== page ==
September 13th, 2009
The long ocean swell was at 8′, but with an almost 14 second duration and little or no wind waves, we headed out to sea to try to locate the Tuna.
Actually the day started out a little more confused than that…. As we were approaching the mouth of the bay, we radioed our intention to depart, when the Coastguard radioed us back advising that the bar was closed to all recreational vessels. This conflicted with a phone call that we had made to the Coastguard Office about 20 minuets prior, where they had stated a 26′ restriction. After a brief phone discussion on the matter with the crewman manning the phone, we were preparing to return to our slip when the Officer in Charge called us back on the phone and cleared us to go to sea. This is when a good reputation for experience, safety, and caution pays dividends!
Because of the preceding weeks negative weather predictions, we were actually prepared to fish inshore for Salmon, so the unexpected smooth ocean was a pleasant surprise. After clearing the bumpy water inside the bay, the ocean laid down nicely and we pushed the throttles forward and charged toward our plotted fishing grounds about 45 miles off shore.
As we began to approach our destination, the water temperature started looking nice (62 degrees) , and began to turn clear and blue. Our first stop (about 8 miles short of our destination) proved to be fishless, so we ran out about another 5 miles and again dropped the gear. After trolling for a few minutes, the shout of “FISH ON” went out, and the battle was on. Logan our youngest crew member of the day, grabbed the rod and began to expertly work the fish toward the boat, with lots of advice and encouragement being shouted from his crew mates, Dad Don, and friends Walt and Steve as well as from the Captain and Deckhand! After the usual blazing run and resulting tug-of-war, a very nice 20+ pound Albacore was pulled into the boat! After the obligatory back slaps and photo’s, the gear was deployed and off we went to find some more fish. Shortly, one of the handline shock cords stretched out to it’s maximum which signified a fish on, and then it was hand-over-hand worked to the boat and pulled through the transom door for fish #2!
Well unfortunately that was it for the day’s fish catching, and from then on it seemed the ocean turned into a literal desert, with not a fish to be seen. Usually by this time of year the Tuna are frequently seen jumping and feeding on the surface, but we did not see a single jumper. What a strange and unusual situation! As a matter of fact, we did not even see Porpoises or Whales, which was also very unusual. What a strange day! We trolled and searched in vein for more fish for another couple of hours until it was time to organize the boat and head back to port.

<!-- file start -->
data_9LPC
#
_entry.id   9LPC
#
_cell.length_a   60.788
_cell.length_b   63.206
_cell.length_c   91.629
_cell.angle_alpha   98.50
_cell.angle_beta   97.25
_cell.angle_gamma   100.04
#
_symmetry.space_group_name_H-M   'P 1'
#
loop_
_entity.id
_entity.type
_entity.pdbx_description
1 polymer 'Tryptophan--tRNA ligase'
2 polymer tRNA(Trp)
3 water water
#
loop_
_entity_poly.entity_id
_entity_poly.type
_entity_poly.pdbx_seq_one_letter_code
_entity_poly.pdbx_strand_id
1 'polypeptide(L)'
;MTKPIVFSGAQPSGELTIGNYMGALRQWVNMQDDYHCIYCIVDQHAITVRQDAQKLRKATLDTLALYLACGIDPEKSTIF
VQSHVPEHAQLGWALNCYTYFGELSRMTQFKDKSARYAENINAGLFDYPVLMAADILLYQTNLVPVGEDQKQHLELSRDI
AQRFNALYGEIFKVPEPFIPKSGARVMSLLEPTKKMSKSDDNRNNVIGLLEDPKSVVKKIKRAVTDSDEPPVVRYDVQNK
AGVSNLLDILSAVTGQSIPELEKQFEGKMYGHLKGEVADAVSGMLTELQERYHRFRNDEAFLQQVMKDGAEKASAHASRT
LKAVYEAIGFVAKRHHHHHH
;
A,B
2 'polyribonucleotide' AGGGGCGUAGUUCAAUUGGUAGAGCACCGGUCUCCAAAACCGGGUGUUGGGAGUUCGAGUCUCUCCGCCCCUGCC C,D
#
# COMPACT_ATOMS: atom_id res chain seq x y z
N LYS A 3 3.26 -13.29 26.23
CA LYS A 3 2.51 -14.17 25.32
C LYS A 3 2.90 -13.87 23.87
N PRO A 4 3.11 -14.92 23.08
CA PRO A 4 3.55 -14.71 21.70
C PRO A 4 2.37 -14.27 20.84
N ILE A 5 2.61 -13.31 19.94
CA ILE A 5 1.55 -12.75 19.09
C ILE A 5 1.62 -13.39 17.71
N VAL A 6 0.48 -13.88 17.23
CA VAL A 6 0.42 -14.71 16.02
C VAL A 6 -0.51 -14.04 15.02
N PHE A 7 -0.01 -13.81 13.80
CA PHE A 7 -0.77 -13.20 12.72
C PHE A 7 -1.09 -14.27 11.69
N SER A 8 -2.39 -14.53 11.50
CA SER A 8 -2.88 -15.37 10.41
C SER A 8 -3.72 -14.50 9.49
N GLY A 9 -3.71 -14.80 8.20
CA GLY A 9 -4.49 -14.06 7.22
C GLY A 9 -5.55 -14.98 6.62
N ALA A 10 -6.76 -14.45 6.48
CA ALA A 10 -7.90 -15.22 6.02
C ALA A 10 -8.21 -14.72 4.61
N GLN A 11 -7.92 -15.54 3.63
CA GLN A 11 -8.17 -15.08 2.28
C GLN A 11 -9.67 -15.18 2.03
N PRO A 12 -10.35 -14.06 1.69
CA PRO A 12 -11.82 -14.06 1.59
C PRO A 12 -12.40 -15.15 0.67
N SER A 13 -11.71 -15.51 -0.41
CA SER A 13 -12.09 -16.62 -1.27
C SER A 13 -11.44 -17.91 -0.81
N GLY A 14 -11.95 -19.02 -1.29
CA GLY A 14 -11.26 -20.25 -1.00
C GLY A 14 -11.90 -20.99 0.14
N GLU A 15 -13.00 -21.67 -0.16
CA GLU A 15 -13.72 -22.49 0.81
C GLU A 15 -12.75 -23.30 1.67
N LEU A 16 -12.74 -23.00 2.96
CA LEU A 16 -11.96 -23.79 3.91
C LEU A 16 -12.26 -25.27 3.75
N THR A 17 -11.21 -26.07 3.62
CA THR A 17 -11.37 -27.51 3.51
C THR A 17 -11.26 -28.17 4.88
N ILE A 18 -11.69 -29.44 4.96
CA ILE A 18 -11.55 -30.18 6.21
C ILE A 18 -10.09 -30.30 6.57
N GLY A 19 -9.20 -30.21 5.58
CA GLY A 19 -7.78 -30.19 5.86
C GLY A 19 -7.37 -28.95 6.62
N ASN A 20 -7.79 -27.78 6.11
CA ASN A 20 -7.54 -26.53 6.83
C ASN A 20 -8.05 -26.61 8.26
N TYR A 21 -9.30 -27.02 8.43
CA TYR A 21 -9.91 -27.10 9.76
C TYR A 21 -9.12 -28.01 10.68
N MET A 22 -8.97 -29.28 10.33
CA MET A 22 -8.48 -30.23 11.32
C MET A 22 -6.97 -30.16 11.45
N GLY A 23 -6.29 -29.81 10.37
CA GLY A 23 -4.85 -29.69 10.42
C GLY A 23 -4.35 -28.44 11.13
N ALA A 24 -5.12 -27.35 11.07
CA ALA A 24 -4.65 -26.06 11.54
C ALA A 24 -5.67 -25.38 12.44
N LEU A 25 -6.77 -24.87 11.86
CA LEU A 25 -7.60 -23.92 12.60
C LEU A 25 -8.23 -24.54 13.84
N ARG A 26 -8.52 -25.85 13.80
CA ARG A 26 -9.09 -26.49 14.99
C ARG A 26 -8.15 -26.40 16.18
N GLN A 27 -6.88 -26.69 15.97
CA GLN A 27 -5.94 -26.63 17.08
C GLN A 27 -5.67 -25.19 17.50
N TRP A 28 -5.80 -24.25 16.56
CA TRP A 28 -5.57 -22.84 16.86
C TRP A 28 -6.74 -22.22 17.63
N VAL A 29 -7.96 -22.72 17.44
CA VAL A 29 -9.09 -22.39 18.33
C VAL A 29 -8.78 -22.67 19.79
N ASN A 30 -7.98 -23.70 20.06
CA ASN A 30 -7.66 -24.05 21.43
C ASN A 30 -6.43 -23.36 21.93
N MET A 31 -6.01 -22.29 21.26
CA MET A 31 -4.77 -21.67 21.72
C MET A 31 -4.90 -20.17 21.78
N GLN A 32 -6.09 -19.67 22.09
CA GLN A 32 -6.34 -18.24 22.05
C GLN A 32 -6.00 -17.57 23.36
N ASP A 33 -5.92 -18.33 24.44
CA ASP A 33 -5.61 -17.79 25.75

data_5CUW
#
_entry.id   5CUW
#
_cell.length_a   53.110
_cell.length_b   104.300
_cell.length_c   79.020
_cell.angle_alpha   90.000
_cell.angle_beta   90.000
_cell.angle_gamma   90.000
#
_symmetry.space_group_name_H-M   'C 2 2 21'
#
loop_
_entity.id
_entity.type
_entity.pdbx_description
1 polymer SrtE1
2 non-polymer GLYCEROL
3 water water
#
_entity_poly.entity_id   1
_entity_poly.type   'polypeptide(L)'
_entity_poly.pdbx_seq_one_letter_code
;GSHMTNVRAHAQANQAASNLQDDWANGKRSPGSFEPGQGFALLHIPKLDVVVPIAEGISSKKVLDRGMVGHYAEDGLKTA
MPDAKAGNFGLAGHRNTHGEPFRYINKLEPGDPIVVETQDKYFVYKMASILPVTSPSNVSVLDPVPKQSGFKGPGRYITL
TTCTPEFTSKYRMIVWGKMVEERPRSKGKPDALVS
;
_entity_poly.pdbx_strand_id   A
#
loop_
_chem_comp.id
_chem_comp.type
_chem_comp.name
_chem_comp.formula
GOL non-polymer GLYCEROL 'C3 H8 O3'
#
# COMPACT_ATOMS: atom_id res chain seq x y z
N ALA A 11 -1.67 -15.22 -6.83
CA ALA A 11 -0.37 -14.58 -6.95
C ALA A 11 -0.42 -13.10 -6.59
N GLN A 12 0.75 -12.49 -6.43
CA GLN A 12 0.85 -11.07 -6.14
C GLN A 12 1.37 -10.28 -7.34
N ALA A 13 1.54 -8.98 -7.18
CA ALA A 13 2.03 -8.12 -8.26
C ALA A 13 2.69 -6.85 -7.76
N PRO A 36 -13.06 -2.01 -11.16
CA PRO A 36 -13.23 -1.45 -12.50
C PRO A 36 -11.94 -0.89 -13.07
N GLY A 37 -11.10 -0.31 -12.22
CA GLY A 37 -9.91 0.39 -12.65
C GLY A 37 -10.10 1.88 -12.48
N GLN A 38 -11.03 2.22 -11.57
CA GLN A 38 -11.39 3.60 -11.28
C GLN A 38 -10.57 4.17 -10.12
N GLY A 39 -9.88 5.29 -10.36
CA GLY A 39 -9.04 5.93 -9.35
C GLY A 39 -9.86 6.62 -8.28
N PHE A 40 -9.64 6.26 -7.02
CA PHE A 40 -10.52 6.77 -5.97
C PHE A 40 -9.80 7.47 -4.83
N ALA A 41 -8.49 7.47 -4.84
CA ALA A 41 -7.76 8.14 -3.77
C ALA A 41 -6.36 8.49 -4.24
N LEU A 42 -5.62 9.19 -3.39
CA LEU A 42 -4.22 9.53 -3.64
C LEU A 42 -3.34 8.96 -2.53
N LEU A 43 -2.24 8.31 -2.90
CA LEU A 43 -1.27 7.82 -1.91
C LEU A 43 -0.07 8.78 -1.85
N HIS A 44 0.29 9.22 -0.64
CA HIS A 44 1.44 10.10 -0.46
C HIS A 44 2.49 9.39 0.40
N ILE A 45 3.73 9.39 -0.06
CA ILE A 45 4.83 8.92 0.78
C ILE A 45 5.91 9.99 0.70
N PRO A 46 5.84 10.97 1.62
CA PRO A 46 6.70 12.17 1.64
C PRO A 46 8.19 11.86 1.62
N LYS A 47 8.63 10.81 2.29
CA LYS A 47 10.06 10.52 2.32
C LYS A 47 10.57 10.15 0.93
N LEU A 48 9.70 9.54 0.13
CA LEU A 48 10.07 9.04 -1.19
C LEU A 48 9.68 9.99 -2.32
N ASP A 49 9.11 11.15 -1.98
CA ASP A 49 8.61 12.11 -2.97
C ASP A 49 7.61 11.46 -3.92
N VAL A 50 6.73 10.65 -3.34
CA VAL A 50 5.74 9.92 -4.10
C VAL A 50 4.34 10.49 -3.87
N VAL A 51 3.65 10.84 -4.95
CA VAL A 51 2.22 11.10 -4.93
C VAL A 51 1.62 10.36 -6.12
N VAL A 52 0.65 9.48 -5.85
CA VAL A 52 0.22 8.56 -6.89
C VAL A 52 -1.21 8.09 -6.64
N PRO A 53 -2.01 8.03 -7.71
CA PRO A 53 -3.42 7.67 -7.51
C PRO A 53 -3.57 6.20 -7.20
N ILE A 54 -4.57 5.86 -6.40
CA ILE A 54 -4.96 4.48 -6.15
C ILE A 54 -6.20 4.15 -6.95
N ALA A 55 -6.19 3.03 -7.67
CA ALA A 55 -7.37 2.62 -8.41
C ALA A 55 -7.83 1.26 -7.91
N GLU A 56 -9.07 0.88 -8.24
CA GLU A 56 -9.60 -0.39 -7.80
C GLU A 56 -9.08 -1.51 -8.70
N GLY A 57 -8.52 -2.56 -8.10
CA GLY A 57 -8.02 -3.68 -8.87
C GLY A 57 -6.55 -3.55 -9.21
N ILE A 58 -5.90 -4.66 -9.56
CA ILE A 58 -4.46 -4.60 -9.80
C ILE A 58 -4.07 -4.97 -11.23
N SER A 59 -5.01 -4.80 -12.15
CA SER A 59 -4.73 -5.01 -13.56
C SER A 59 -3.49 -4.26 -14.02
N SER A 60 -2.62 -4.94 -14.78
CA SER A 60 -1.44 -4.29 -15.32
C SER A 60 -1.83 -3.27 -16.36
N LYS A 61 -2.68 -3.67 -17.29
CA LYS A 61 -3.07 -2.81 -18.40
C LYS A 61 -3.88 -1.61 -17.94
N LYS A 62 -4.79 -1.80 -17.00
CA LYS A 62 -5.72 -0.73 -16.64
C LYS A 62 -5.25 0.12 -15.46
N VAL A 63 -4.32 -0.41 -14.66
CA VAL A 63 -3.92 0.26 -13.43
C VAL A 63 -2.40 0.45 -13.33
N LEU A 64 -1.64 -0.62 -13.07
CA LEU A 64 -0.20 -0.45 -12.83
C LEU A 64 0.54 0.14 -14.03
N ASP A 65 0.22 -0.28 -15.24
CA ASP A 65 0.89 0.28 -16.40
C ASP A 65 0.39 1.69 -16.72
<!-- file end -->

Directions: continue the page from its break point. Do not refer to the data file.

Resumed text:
On the return, the wind picked up and the waves began to build to around 3′ on top of the 8′-10′ swell, which made the ride a little bumpier than on the trip out, but altogether not too bad of a run.
As we approached the harbor entrance, just past the last bell buoy, a large Gray Whale suddenly surfaced and began crossing our path about 50′ in front of the boat. We stopped to allow him time to move past, when he suddenly changed direction and moved toward the boat and passed close enough for us to see and hear one of these ocean giants on a very up close and personal basis! Very cool indeed to see one of these guy’s that close…. probably no more that 30′ away when he swam past, lifted his tail out of the water, and sounded!
Well, although the fish proved to be scarce, the weather and ocean were beautiful, and we believe a good day was had by all.
This trip was really special for us because we had donated it to a great organization by the name of CAT (Cat Adoption Team) where Don had won the trip in a silent auction!
The Cat Adoption Team is the Pacific Northwest’s largest nonprofit, no-kill cat shelter with its own full-service veterinary Hospital on-site. They are a leader in the shelter community with its extensive shelter medicine, adoption, and foster care programs. CAT cares for 400 to 600 cats and kittens on a daily basis with the help of a dedicated team of staff and volunteers at CAT’s shelter in Sherwood, foster homes, and various outreach locations throughout the Portland metro area. As a nonprofit organization, CAT receives no government funding and relies on the generous support of the public and volunteers. For more information on CAT, please follow the link found in the Links section of our Web Site.
We want to thank Don, his guests, and C.A.T. for the chance for us to participate in this very worthy cause. Let’s do it again!